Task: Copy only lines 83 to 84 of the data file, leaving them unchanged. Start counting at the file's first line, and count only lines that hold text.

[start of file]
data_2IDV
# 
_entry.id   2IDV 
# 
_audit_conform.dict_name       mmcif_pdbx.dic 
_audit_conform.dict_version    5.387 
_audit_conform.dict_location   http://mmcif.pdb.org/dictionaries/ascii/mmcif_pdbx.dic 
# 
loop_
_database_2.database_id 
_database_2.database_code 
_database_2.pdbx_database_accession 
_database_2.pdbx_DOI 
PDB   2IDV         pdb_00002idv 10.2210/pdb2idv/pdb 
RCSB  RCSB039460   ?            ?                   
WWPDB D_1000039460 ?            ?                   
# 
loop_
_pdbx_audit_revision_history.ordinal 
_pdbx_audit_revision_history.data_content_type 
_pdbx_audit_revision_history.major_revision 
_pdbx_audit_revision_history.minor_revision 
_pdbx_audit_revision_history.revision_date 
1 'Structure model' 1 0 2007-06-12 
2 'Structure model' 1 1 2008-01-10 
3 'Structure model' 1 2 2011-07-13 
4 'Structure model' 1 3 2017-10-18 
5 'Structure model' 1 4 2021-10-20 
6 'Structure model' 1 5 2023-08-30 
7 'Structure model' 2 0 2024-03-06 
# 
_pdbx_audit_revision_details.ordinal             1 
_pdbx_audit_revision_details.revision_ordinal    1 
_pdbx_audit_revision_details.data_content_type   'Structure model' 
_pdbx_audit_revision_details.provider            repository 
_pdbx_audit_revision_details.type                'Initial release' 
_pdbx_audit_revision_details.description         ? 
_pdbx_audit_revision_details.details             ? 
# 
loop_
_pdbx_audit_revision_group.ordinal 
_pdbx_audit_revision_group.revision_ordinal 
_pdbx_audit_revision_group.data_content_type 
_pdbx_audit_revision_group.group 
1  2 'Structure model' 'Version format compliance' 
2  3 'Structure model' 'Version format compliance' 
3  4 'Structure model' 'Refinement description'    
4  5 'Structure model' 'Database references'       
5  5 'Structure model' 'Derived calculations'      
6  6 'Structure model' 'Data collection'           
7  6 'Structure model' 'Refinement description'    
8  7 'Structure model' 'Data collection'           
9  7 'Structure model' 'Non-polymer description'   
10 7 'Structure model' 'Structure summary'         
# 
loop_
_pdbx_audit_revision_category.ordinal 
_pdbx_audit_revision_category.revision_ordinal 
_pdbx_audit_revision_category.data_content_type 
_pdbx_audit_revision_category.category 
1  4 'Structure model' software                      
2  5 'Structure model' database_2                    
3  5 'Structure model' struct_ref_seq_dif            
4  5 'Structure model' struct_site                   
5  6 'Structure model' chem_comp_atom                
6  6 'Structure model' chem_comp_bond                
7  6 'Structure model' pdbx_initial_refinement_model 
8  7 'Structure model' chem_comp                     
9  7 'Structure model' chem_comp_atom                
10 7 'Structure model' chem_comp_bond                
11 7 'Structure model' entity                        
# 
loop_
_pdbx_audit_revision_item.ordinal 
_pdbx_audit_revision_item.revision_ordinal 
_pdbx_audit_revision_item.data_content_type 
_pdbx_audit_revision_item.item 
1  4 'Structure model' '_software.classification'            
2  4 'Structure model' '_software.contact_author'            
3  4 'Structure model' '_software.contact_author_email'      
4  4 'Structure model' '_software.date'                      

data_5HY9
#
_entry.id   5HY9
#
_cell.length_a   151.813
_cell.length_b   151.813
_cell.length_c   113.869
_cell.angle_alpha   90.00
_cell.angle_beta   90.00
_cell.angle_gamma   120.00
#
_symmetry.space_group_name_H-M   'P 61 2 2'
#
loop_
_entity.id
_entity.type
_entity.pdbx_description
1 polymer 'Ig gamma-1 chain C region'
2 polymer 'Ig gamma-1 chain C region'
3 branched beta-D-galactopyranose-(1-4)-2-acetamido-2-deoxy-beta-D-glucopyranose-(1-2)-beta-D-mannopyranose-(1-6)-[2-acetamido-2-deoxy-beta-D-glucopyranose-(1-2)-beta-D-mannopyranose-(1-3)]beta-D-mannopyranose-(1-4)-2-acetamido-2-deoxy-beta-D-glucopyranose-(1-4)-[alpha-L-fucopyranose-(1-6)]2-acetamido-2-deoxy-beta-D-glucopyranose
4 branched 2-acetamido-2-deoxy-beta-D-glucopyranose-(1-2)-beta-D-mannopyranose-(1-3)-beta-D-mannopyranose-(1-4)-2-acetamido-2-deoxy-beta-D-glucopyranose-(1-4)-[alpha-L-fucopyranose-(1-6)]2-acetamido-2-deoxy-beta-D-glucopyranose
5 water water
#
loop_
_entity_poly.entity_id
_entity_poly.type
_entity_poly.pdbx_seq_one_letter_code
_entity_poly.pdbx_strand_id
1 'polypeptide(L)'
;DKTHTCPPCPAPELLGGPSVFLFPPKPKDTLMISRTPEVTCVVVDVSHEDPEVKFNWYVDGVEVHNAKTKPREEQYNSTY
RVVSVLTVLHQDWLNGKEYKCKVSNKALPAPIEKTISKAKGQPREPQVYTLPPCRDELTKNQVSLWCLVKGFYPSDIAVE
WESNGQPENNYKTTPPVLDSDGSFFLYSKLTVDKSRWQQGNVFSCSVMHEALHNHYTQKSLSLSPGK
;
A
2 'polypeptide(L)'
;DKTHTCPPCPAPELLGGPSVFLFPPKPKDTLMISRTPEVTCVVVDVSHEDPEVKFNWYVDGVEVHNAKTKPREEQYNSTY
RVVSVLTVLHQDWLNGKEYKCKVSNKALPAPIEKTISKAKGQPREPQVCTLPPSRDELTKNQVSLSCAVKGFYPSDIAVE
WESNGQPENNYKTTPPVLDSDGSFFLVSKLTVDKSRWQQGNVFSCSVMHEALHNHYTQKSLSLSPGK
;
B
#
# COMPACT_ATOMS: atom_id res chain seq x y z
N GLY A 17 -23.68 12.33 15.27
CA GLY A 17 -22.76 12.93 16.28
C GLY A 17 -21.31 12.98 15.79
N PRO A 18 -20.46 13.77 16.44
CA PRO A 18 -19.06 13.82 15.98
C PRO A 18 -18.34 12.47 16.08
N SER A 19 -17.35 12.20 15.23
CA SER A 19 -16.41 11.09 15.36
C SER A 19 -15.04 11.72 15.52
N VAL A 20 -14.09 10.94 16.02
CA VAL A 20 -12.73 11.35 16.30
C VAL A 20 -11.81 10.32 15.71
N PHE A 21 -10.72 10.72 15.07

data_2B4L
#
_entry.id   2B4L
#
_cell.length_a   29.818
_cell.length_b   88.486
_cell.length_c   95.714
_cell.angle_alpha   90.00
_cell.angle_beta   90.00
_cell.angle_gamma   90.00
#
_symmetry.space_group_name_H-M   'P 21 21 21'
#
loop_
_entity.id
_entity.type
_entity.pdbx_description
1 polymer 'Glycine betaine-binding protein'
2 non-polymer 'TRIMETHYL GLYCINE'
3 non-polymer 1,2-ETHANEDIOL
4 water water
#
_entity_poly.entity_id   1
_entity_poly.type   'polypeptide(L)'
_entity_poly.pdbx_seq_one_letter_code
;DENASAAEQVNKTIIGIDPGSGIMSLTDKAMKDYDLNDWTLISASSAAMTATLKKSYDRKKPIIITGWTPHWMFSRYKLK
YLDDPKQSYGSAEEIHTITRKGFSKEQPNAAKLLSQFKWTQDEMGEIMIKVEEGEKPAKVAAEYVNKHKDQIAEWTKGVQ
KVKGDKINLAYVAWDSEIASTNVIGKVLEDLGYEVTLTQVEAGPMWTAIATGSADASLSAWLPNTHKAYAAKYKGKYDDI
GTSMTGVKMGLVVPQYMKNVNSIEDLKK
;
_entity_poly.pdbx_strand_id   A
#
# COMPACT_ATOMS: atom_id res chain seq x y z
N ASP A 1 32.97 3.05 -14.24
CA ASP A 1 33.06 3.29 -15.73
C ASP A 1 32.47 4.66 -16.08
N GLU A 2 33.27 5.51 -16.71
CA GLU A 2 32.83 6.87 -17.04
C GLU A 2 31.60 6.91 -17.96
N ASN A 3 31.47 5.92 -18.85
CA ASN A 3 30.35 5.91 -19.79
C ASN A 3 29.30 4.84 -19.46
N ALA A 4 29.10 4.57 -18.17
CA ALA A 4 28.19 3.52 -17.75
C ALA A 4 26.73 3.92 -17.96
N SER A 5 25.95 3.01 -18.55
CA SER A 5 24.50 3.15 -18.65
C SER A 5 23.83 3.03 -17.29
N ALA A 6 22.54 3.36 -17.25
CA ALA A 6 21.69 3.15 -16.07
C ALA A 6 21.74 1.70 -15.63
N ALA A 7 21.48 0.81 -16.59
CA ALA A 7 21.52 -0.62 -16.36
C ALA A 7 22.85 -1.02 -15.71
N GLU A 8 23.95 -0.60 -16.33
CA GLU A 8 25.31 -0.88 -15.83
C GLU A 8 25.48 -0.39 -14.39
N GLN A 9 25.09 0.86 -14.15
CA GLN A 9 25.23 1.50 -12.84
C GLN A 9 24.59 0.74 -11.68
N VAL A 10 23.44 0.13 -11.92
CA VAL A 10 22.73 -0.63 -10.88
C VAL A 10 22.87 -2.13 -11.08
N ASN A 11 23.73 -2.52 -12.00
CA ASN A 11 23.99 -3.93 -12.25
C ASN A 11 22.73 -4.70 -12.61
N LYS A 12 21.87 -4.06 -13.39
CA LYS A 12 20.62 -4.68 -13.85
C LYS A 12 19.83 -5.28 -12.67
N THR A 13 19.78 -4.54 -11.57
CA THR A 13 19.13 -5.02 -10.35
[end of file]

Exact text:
#
_entry.id   5HY9